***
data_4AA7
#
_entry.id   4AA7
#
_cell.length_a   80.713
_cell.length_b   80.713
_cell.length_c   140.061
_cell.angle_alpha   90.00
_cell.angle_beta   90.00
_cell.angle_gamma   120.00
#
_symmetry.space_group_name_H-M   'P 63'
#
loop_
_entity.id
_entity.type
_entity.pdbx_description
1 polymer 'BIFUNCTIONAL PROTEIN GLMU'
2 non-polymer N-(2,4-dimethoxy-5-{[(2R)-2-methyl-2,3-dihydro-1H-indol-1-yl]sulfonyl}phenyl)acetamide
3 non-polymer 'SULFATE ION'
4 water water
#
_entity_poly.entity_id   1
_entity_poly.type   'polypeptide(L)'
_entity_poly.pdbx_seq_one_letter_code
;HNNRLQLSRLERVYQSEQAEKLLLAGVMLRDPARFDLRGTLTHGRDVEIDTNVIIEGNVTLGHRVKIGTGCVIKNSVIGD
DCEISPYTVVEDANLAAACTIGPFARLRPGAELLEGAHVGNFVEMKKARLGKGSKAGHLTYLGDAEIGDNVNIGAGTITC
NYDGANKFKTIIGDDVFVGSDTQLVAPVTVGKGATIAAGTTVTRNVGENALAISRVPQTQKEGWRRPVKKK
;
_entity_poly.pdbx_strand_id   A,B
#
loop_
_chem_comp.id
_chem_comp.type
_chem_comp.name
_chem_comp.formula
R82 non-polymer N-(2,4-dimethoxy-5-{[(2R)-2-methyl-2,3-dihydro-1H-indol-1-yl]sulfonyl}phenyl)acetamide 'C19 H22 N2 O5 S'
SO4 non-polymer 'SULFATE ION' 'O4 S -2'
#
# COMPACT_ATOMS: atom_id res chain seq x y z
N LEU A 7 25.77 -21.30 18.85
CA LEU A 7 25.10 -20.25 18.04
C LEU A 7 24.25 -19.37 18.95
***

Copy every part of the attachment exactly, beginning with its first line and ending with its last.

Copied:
data_4AA7
#
_entry.id   4AA7
#
_cell.length_a   80.713
_cell.length_b   80.713
_cell.length_c   140.061
_cell.angle_alpha   90.00
_cell.angle_beta   90.00
_cell.angle_gamma   120.00
#
_symmetry.space_group_name_H-M   'P 63'
#
loop_
_entity.id
_entity.type
_entity.pdbx_description
1 polymer 'BIFUNCTIONAL PROTEIN GLMU'
2 non-polymer N-(2,4-dimethoxy-5-{[(2R)-2-methyl-2,3-dihydro-1H-indol-1-yl]sulfonyl}phenyl)acetamide
3 non-polymer 'SULFATE ION'
4 water water
#
_entity_poly.entity_id   1
_entity_poly.type   'polypeptide(L)'
_entity_poly.pdbx_seq_one_letter_code
;HNNRLQLSRLERVYQSEQAEKLLLAGVMLRDPARFDLRGTLTHGRDVEIDTNVIIEGNVTLGHRVKIGTGCVIKNSVIGD
DCEISPYTVVEDANLAAACTIGPFARLRPGAELLEGAHVGNFVEMKKARLGKGSKAGHLTYLGDAEIGDNVNIGAGTITC
NYDGANKFKTIIGDDVFVGSDTQLVAPVTVGKGATIAAGTTVTRNVGENALAISRVPQTQKEGWRRPVKKK
;
_entity_poly.pdbx_strand_id   A,B
#
loop_
_chem_comp.id
_chem_comp.type
_chem_comp.name
_chem_comp.formula
R82 non-polymer N-(2,4-dimethoxy-5-{[(2R)-2-methyl-2,3-dihydro-1H-indol-1-yl]sulfonyl}phenyl)acetamide 'C19 H22 N2 O5 S'
SO4 non-polymer 'SULFATE ION' 'O4 S -2'
#
# COMPACT_ATOMS: atom_id res chain seq x y z
N LEU A 7 25.77 -21.30 18.85
CA LEU A 7 25.10 -20.25 18.04
C LEU A 7 24.25 -19.37 18.95